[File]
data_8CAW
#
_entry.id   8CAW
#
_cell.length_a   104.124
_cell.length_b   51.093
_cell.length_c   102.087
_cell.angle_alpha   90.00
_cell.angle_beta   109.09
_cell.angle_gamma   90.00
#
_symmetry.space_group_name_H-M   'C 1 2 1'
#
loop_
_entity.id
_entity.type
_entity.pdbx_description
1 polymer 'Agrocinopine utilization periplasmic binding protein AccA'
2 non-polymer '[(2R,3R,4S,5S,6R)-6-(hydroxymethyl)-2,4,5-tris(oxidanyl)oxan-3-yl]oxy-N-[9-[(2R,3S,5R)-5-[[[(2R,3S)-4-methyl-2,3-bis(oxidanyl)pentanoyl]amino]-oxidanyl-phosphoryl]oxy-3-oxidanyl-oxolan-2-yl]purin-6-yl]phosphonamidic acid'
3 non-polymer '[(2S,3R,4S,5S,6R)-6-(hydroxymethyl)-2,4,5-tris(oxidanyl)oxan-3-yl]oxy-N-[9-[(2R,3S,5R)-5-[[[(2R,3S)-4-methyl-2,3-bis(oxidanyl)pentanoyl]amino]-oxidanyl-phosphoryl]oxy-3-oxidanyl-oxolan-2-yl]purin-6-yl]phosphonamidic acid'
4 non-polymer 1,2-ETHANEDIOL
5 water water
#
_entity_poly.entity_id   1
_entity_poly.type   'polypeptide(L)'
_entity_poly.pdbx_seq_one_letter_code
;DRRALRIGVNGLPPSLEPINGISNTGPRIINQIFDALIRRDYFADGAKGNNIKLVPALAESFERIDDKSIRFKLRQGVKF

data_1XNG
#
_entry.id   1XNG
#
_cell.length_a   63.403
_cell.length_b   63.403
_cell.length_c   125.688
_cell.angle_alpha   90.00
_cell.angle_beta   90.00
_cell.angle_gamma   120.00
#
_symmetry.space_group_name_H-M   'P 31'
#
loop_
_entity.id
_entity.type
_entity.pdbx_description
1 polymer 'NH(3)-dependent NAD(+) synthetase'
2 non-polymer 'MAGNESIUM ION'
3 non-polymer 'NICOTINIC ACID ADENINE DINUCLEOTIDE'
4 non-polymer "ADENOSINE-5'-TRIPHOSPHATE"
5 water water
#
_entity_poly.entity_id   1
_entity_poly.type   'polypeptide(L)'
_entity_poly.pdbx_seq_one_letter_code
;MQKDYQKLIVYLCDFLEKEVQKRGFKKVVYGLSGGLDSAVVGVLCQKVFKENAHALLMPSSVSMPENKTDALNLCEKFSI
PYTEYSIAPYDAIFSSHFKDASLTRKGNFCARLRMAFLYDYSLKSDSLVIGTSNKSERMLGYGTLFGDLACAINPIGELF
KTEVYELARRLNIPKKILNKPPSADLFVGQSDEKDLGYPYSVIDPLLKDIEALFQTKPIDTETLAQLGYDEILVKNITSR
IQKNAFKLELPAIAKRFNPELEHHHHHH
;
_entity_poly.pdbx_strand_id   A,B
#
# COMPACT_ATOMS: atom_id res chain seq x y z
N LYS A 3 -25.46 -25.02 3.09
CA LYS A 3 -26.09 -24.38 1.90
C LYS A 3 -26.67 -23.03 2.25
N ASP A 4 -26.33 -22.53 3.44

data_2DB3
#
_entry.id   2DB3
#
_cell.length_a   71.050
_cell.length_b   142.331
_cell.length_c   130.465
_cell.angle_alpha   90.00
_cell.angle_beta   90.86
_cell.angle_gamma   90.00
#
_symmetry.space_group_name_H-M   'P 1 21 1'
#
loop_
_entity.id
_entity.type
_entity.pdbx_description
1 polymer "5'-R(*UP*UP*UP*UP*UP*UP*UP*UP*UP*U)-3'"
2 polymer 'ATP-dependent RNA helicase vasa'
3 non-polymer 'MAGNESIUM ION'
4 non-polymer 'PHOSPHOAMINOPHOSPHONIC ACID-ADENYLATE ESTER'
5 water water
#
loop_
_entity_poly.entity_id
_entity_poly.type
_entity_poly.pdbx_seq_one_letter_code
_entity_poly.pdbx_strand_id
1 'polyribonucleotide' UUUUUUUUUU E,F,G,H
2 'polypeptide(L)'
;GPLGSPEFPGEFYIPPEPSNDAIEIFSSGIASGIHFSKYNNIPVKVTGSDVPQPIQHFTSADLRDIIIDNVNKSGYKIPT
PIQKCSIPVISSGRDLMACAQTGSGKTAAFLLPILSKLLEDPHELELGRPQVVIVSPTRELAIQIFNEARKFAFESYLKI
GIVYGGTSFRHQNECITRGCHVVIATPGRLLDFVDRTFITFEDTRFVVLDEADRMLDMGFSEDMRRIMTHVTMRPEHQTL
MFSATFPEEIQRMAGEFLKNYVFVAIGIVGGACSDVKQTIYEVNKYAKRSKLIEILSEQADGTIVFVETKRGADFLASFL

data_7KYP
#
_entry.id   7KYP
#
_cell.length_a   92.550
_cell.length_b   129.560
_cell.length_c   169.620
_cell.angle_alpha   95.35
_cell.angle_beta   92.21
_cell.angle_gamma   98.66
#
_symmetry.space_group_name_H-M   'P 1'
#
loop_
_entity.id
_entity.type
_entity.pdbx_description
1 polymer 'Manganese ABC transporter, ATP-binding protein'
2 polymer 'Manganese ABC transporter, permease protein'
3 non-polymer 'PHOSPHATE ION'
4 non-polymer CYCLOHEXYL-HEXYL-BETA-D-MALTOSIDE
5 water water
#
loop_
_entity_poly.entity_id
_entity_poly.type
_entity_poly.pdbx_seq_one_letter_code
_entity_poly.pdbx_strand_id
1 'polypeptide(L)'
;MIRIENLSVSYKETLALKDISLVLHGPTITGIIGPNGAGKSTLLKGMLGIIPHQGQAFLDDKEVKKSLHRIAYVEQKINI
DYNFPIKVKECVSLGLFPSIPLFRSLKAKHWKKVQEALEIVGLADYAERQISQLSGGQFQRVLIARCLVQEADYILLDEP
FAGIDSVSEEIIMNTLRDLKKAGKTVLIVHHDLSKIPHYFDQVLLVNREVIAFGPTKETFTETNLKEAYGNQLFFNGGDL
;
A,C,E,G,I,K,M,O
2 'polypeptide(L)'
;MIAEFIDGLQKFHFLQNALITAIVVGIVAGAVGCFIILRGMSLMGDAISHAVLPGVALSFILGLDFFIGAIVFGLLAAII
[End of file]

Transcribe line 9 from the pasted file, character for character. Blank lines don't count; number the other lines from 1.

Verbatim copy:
_cell.angle_beta   109.09